Victorious Over Limitations
The salutation by the hand of me Paul. Remember my bonds. Grace be with you. Amen. — Col 4:18
At the close of his dictation, St. Paul took the stylus from the hand of his amanuensis, and appended his signature to the letter, which was awaiting that necessary endorsement. As he did so, he contrasted his irregular and clumsy writing with the flowing current-hand of his scribe, and in excuse, said pathetically, “Remember my bonds!” It was as though he said, “You cannot expect a man who for thrice years has had his wrist fettered by an iron chain to write as well as when he was a student at Gamaliel’s feet!” He makes reference to the same subject in Gal 6:11, where he speaks of the “large letters” which he had written with his own hand; but in this case it was caused by his failing eyesight rather than the iron fetter.
There are other bonds than iron chains which impose on us their straints and limitations. Many of us, as we review our work at the close of the day, are overwhelmed with the sense of failure. As we kneel before our Lord, we are constrained to say, “Alas, we have inscribed Thy Name on the hearts which lay open to us, as paper the hand, in very clumsy and unworthy style. Forgive us, and remember our bonds.”
Let us accept our limitations as from the Will of God. There is no way to peace or power, save in accepting the Will of God, making no distinction between what He appoints or permits, but believing that in either we are in contact with the Eternal purpose for us. Paul never forgot that he was the prisoner of Jesus Christ. He believed that for every limitation on the earthward side there would be enlargement on the other and spiritual side. Weakness here, added strength there; the being hourly delivered unto the cross, and from the ground the blossoming of endless life.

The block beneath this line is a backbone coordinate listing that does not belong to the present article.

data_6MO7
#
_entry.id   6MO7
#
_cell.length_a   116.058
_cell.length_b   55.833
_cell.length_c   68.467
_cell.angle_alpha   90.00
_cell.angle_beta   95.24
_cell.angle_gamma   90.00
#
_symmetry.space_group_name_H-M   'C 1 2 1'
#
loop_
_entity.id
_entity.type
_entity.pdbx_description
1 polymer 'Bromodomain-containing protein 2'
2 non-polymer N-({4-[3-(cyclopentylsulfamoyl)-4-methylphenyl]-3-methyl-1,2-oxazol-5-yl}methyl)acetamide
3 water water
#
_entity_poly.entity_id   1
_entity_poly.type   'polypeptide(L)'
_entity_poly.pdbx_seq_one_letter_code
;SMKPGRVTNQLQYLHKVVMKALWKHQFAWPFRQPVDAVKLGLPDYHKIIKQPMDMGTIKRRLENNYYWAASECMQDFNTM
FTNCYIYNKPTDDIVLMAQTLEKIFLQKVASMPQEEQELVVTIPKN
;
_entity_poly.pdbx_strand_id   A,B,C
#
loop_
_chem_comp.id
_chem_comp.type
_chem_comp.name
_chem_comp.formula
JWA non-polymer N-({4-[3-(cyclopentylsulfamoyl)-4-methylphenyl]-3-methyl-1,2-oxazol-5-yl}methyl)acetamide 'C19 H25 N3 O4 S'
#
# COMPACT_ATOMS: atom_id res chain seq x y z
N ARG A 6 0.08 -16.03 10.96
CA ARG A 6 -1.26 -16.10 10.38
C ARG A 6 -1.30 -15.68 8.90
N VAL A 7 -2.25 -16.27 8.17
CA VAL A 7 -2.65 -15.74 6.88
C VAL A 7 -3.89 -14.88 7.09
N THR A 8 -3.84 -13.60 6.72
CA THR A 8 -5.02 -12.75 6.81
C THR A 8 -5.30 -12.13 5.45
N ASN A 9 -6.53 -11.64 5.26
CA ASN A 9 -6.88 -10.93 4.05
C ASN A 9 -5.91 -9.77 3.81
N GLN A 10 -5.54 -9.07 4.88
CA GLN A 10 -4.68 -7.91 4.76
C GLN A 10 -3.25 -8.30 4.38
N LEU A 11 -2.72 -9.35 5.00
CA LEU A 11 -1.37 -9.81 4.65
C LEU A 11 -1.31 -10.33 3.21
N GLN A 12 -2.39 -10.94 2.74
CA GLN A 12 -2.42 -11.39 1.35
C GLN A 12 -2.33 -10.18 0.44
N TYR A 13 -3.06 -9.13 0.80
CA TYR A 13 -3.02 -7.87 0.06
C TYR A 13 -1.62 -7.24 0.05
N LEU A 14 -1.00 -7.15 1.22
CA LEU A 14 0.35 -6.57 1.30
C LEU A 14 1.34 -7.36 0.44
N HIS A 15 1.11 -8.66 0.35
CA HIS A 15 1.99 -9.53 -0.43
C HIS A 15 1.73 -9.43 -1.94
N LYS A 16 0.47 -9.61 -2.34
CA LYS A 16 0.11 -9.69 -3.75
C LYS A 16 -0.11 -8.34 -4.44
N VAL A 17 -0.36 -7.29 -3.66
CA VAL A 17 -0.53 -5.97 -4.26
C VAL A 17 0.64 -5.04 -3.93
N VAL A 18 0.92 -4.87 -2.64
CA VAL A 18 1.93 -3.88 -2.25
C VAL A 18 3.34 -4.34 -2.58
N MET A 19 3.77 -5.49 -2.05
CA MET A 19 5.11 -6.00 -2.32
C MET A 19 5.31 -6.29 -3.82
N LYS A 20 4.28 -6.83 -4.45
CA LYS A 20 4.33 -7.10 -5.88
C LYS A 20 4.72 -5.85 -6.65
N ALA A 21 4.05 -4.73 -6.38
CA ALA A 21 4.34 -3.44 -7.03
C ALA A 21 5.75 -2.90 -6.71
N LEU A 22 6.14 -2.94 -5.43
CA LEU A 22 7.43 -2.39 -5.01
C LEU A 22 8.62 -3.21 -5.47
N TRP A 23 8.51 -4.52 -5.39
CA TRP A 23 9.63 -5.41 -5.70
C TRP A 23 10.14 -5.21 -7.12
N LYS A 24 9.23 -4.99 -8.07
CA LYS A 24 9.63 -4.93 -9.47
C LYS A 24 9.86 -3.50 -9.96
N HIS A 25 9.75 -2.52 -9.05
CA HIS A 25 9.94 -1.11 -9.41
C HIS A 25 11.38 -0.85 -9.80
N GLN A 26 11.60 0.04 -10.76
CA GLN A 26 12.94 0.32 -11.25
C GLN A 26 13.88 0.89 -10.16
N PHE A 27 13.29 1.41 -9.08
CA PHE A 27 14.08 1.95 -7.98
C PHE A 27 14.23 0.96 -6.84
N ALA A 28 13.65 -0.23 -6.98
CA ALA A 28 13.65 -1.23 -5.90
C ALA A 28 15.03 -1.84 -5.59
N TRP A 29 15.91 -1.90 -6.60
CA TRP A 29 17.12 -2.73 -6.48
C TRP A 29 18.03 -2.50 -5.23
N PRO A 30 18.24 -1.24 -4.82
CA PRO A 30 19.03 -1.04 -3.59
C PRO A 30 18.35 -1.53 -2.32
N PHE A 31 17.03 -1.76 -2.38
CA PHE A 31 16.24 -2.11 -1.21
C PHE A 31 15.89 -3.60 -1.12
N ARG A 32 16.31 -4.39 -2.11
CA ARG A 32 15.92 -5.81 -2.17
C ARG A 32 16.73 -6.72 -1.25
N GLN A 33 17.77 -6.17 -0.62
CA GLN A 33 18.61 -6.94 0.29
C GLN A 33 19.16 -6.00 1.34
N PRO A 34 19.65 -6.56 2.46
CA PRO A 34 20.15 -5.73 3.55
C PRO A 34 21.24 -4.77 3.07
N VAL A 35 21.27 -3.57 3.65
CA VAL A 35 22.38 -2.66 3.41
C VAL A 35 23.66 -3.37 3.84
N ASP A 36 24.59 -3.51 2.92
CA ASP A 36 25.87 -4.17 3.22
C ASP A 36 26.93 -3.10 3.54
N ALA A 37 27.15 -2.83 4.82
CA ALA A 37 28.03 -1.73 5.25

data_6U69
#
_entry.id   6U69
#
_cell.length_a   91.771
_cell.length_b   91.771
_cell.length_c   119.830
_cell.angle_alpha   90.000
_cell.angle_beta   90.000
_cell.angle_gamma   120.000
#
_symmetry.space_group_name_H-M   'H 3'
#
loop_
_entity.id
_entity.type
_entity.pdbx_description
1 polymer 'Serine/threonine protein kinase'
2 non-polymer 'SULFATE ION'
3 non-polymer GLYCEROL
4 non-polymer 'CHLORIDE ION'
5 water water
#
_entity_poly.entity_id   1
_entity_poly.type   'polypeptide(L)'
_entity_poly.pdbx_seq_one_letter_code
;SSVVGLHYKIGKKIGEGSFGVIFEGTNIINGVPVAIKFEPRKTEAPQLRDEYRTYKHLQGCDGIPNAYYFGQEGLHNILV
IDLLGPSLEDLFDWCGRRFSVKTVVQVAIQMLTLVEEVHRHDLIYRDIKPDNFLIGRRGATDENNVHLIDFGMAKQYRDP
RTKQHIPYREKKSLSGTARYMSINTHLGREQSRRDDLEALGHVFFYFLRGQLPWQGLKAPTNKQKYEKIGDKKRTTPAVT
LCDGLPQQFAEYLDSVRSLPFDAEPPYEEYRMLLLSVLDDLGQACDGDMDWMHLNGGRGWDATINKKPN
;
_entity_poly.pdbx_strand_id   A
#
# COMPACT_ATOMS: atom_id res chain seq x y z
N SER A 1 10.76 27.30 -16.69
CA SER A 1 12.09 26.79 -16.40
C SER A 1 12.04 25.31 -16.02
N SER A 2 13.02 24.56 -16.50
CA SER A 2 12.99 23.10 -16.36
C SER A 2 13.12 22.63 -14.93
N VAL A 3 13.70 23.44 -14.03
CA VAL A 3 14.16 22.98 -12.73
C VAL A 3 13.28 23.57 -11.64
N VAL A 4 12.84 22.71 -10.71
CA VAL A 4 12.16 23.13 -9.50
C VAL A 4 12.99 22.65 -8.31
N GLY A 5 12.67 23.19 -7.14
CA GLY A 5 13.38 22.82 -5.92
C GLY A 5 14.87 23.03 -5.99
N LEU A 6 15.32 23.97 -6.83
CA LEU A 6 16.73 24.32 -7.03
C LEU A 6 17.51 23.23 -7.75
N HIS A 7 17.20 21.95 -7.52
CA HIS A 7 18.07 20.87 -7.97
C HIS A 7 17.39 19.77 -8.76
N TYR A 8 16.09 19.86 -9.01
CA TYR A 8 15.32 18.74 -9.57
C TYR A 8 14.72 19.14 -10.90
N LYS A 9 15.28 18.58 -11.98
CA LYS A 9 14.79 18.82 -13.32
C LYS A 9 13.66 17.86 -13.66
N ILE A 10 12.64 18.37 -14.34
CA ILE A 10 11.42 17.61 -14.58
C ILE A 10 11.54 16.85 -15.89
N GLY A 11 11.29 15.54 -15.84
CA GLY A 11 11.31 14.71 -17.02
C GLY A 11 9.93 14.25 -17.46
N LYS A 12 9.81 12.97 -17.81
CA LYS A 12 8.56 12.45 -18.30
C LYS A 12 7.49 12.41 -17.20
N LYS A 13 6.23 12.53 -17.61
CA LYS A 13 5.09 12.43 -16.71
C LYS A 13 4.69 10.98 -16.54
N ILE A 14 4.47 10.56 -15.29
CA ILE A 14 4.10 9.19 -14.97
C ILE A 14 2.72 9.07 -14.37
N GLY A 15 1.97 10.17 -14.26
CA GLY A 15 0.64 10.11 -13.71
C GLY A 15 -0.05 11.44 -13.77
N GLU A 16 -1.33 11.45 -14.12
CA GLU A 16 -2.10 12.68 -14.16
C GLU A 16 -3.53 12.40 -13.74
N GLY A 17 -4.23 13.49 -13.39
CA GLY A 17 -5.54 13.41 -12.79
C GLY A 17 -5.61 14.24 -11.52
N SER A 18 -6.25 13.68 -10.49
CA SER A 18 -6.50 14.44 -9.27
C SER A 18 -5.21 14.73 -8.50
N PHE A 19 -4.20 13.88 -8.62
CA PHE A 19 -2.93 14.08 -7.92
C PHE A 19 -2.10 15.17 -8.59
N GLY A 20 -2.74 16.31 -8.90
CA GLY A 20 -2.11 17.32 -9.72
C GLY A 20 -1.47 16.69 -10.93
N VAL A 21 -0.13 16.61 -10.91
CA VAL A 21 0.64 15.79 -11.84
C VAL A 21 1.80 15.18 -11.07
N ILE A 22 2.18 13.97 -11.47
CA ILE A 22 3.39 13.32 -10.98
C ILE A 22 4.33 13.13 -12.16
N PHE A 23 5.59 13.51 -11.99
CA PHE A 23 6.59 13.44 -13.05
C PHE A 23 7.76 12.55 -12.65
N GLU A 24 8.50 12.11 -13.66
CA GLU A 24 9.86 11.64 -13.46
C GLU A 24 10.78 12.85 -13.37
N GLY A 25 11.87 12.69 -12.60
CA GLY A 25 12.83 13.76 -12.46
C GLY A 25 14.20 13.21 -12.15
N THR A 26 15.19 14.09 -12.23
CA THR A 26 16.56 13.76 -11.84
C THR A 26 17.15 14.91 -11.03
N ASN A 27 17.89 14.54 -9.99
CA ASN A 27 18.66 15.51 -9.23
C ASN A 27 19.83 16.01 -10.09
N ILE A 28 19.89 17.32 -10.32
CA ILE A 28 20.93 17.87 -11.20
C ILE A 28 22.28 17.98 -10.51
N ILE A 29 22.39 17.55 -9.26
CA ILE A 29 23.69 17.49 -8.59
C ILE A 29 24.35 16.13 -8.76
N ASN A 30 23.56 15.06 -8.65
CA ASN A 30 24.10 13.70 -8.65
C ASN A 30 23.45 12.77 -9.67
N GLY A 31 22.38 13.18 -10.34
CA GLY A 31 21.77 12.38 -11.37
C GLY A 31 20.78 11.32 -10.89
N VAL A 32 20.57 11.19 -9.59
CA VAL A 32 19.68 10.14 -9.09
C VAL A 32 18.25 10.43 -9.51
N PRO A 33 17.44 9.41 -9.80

Let us do all the good we can in spite of fetters. St. Paul could not continue his travels over the world, but there were many avenues of service open to him. He could pray, and he did (Col 1:3; Col 2:1; Col 4:12). He could influence others (Phi 1:11-14). He employed his leisure in writing the epistles that have been the perennial solace of sorrowful hearts. There is a door, nearer to you than you think, opening out of your prison, through which God will enable you to render helpful service for Him.
Our Father, we thank Thee Thou canst make no mistakes. We believe that all things are working together for our good, and we trust Thy guiding hand. Amen.